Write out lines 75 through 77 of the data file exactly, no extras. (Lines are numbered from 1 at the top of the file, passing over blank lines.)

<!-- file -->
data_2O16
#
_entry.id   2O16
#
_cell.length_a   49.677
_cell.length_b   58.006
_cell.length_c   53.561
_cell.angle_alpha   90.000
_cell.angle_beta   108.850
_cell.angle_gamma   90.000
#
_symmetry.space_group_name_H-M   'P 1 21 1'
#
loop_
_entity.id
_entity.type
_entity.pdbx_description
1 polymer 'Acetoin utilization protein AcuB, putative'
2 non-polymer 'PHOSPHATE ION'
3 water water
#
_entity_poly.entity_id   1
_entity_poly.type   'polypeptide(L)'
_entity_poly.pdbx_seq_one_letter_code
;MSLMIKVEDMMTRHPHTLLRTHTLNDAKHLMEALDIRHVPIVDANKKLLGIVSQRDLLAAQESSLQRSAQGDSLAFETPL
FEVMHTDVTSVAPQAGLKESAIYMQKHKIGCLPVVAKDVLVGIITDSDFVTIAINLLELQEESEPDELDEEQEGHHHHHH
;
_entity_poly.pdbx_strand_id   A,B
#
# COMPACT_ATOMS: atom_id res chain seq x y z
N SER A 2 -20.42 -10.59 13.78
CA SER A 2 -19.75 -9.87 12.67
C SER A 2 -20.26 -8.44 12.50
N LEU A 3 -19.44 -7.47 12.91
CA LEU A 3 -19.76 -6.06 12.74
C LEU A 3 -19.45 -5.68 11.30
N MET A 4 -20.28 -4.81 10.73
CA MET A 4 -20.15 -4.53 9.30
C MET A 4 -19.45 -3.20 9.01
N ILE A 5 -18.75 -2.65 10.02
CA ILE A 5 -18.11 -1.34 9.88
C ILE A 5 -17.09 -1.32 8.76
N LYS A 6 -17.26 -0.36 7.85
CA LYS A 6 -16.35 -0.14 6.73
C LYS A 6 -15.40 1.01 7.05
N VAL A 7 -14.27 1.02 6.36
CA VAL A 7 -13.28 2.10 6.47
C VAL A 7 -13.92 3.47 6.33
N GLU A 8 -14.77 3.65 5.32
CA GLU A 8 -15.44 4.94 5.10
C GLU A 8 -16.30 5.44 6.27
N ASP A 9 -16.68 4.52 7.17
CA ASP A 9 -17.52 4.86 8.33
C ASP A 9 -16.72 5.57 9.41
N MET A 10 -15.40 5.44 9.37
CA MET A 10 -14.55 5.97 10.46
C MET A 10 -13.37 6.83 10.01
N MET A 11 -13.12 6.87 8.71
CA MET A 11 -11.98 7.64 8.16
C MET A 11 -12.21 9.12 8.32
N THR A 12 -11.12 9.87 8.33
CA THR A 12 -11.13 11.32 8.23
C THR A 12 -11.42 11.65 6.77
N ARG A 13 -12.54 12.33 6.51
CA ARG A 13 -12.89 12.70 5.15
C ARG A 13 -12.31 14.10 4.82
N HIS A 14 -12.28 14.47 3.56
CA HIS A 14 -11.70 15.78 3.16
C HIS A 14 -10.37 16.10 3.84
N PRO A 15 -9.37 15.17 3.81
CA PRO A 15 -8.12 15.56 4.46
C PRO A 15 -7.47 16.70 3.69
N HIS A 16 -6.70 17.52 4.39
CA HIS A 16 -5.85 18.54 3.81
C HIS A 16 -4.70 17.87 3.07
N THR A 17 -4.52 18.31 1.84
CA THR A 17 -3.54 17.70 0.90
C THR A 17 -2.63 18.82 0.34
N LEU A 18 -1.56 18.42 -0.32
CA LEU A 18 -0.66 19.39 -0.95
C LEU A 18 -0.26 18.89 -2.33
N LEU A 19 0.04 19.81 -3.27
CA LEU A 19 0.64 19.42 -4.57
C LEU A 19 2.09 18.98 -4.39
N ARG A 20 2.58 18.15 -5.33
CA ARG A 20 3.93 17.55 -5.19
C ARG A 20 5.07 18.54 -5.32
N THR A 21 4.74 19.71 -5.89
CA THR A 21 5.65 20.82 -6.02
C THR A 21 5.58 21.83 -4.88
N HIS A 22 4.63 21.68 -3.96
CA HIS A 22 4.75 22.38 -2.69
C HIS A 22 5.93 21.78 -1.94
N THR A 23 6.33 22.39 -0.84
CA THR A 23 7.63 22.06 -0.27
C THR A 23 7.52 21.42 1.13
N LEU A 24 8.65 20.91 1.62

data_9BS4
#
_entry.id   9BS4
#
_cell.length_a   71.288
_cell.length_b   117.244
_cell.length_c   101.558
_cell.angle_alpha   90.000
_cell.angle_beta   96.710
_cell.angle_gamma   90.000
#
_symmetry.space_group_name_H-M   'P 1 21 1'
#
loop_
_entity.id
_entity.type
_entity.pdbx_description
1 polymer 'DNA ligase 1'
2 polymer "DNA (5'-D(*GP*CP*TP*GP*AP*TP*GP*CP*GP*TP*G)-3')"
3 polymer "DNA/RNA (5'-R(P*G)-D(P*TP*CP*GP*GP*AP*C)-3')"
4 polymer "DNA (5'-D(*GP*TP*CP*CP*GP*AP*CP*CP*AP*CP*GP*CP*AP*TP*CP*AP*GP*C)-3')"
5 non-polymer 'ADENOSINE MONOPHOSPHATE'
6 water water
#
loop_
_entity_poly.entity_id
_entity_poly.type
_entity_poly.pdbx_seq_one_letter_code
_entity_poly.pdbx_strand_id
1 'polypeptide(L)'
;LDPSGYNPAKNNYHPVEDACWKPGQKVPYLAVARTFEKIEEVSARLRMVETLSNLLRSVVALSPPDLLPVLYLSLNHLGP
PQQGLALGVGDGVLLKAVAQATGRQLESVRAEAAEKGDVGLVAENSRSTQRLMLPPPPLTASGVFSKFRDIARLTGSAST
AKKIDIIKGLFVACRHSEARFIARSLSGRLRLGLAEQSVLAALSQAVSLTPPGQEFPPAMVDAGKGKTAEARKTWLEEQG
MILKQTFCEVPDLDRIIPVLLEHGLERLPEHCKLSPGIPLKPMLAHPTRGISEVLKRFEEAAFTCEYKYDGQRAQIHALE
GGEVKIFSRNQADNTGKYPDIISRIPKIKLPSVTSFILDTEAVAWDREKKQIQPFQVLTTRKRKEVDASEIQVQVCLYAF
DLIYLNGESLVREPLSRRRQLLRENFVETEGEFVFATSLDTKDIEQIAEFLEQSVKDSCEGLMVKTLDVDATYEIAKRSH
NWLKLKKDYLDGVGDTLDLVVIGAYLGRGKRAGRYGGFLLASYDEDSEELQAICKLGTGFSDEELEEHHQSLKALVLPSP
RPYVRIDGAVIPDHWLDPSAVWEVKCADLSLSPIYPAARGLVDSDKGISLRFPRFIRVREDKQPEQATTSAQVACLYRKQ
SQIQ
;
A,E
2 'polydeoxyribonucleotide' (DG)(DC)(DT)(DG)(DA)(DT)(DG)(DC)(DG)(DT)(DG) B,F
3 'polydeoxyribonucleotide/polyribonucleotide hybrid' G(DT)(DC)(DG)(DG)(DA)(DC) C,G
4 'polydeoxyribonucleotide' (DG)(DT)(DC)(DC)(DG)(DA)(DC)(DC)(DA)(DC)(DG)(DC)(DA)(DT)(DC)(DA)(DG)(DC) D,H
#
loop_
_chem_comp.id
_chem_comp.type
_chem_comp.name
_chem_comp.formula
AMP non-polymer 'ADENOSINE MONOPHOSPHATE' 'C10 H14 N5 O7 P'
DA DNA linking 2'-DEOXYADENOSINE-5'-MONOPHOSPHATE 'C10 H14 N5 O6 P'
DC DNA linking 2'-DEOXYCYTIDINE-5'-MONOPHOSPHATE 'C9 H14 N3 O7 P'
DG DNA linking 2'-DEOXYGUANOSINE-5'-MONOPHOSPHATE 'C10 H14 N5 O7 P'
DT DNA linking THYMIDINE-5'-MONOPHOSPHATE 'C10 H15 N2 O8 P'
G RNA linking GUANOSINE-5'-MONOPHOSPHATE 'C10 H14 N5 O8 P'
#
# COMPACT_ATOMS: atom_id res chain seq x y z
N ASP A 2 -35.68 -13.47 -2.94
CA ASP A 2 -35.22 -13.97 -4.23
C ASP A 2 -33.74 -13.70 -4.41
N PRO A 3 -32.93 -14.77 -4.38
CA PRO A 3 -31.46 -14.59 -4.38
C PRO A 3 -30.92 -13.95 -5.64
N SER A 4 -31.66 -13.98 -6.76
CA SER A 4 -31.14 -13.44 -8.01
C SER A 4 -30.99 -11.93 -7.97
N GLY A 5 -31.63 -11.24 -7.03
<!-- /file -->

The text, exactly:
C HIS A 16 -4.70 17.87 3.07
N THR A 17 -4.52 18.31 1.84
CA THR A 17 -3.54 17.70 0.90